Dubai realty may see double-digit growth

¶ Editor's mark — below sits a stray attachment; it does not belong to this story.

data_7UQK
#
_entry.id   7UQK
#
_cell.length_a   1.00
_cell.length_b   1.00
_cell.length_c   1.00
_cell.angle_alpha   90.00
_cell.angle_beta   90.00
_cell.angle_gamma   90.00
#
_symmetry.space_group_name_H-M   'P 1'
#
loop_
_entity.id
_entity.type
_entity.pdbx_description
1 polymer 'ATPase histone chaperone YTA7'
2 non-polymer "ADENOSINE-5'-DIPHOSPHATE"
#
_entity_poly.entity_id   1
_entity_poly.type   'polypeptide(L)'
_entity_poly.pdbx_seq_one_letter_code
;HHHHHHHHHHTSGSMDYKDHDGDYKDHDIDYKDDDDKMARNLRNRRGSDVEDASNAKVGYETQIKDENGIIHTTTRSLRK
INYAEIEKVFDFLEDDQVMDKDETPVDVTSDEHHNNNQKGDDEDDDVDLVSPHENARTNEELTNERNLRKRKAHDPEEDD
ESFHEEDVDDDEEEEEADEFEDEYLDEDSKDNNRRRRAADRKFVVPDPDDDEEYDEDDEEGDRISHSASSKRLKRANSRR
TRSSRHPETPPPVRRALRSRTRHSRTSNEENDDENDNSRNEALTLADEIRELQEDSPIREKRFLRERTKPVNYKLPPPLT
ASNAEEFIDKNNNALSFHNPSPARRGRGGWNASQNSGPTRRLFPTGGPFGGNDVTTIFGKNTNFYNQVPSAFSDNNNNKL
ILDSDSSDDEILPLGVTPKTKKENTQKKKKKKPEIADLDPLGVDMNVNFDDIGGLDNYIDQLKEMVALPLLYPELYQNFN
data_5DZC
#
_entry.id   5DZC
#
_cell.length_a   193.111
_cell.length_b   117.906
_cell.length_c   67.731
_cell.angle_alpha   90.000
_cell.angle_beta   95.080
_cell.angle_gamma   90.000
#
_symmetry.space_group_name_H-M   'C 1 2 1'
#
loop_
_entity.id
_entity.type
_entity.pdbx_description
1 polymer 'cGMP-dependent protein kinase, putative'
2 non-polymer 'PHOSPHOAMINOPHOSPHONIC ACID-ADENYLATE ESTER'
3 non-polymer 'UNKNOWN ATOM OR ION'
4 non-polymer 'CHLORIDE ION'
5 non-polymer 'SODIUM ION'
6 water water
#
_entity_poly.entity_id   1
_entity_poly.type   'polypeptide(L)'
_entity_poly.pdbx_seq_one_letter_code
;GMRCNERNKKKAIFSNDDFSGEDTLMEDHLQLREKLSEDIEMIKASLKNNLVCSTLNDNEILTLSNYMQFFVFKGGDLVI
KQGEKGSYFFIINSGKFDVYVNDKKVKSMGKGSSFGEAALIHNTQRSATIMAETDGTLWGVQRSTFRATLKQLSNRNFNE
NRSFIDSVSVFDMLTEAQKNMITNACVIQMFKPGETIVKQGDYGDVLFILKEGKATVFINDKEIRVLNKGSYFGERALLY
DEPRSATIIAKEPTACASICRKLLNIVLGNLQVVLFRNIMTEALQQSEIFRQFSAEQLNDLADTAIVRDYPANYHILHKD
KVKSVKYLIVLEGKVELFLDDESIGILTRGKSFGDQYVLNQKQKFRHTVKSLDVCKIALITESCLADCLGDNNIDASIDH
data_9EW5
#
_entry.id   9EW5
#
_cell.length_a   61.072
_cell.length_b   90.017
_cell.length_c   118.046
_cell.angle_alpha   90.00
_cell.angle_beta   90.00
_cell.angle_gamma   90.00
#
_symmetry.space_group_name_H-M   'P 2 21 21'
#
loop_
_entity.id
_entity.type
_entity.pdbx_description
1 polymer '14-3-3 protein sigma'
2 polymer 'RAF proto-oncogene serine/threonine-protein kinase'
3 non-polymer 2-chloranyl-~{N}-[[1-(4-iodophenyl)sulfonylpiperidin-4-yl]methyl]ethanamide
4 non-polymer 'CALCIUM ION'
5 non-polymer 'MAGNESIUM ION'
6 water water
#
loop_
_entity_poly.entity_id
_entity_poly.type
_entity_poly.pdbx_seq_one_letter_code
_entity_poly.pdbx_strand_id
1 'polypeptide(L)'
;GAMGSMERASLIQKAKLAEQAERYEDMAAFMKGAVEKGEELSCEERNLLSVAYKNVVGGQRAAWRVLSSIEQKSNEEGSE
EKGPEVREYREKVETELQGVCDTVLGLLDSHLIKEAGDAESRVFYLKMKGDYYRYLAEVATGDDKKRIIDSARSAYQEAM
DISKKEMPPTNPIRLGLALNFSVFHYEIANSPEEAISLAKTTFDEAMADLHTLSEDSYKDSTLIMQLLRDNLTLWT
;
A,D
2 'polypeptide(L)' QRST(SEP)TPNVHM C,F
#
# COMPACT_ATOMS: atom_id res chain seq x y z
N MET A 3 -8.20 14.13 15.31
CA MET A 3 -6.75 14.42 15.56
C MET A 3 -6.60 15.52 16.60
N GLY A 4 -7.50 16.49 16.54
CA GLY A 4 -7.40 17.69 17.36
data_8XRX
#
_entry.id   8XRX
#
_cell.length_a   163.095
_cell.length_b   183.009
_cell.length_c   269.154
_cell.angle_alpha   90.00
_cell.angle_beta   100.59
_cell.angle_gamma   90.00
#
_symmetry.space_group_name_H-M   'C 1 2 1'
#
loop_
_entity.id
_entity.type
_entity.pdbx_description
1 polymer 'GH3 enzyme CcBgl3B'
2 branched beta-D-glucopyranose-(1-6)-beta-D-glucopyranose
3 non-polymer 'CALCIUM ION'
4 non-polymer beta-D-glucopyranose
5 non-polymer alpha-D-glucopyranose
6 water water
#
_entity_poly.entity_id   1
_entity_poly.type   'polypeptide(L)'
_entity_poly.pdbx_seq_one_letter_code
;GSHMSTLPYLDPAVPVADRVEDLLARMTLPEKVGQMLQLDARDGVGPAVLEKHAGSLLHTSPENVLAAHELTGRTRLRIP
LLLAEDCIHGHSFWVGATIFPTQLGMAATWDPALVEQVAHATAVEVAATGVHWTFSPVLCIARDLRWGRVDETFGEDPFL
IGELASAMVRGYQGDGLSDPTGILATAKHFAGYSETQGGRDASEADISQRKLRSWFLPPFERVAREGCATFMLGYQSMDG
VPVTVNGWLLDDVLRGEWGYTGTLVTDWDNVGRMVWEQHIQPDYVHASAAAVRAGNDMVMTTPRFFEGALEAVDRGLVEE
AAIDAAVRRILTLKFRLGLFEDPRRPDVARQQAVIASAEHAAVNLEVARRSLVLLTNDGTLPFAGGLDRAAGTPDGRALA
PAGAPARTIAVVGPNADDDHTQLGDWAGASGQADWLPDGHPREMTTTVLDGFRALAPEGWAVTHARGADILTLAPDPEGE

Dubai real estate buoyant Abdul Basit (INTERVIEW) / 1 June 2013 Property prices and rentals in Dubai are expected to increase by double-digit numbers this year while the decision on the emirate’s bid for World Expo 2020 will set the trend for years ahead, according to an industry specialist. “The real estate market this year is buoyant and I think it will continue to remain buoyant. Investors have to remain careful to see signs of flipping,” Sameer Lakhani, managing director of Unitas Consultancy, told Khaleej Times in an interview. “I think this year, both in terms of commercial prices as well as residential prices [breaking down into villa and condominium segments], we are looking at a double-digit increase both in terms of rentals and prices.” At present and for the last few months, the real estate market has been quite buoyant and it had resurgent activity based on certain factors, he said, adding that external factor is the World Expo 2020 bid and other major developments, including Mohammed Bin Rashid (MBR) City and major projects on the Shaikh Mohammed bin Zayed Road (the former Emirates Road) corridor. The revival of business activity is partly as a result of global economic recovery and the Arab Spring, Lakhani added. The World Expo bid will act as a catalyst for growth, creating thousands of jobs, and stimulating growth as residents move to communities surrounding Shaikh Mohammed bin Zayed Road. The UAE is bidding to host Expo 2020 in Dubai and competing with four other countries. The winner will be announced in November 2013. The World Expo has never been held in the Middle East, Africa and South-east Asia. “In Dubai, we had a revival for about a year now and it began with the residential sector, specifically in villa space. Since the last quarter we have witnessed a significant revival of activities in prices,” he said. Talking about active buyers in the market, he said that statistics released by Dubai’s Land Department indicate that they are South Asians and mostly Indians, in addition to those Pakistan, Iran and Arab countries. “Our analysis indicates that mostly end users are buying properties and now they account for one in four,” he said, adding that in 2007 and 2008 there were less end-users and lot of off-plan properties were bought due to lose credit. He agreed that “flipping” is still in the market but at very less degree. Lakhani said that Jumeirah Lakes Towers and Emirates Living are expected to outperform as end-user ownership in 2013. “A migratory effect will take place to areas such as Jumeirah Village and Sports City as tier-one markets start pricing out middle income families. Rental rates in these areas are expected to rise by 15-20 per cent this year.”  He believes that the trend of home ownership in Dubai will continue, fuelled by the creation of new jobs. Dubai World Central and Al Maktoum International Airport will be the magnet for more jobs and communities, and Dubai’s World Expo bid will act as a fillip to this. Responding to a question, he said that nobody knows about new mortgage rules, but it’s better if there are some curbs for mortgage lending. Giving Hong Kong and Singapore as examples where property buyers face strict rules for a second home, Lakhani said curbs limit speculative activity in the market that’s the reason the UAE Central Bank showed concern about it and is planning to introduce new rules and a cap. “I think check-and-balance is healthy,” he said. Quoting Land Department statistics, Lakhani said more than one out of four transactions is still mortgages. Overall, 30 per cent of transactions are mortgage which is a good sign, he added. “I think right now the challenge is to come up with more supply and we know the bulk of the additional supply is coming on the Shaikh Mohammed bin Zayed Road corridor,” Lakhani said. He added that occupancy level at the moment is between 80 to 95 per cent based on specific locations and that’s the reason developers are going south. He explained that the Marina area’s occupancy level is above 90 per cent while in Jumeirah Lakes Tower it’s above 95 per cent, and in most of these areas enough land is not available. So developers are going to Shaikh Mohammed bin Zayed Road as there is land available in areas like Jumeirah Village, MBR City, Arjan, Majan and Falcon City. Lakhani believes that there’s no bubble at the moment. To characterise the bubble, there are three or four factors. One of the factors is valuation, he said, adding that it’s rental yields, which was below four and five per cent in 2007 and 2008, respectively, and now rental yields on villas is at 5.5 per cent and six per cent, and for apartments, it’s seven per cent. Offices are even higher, he added. So for a valuation perspective, prices indicate that there is an upside potential especially compared to the rest of the world. The second indicator of a bubble is losing credit or having too much money. In 2007 and 2008, mortgages were given at zero down payments and today it’s not existing because of very prudent and conservative lending policies. The central bank is very closely monitoring mortgage lending activities. The third indicator is the amount of speculation that’s known as off-plan projects. In 2007 and 2008, one out of every three transactions was off-plan, while today it’s only at one out of less than eight. “If you consider all these three indicators, I believe around this time there is no bubble,” Lakhani said. Taylor Scott International

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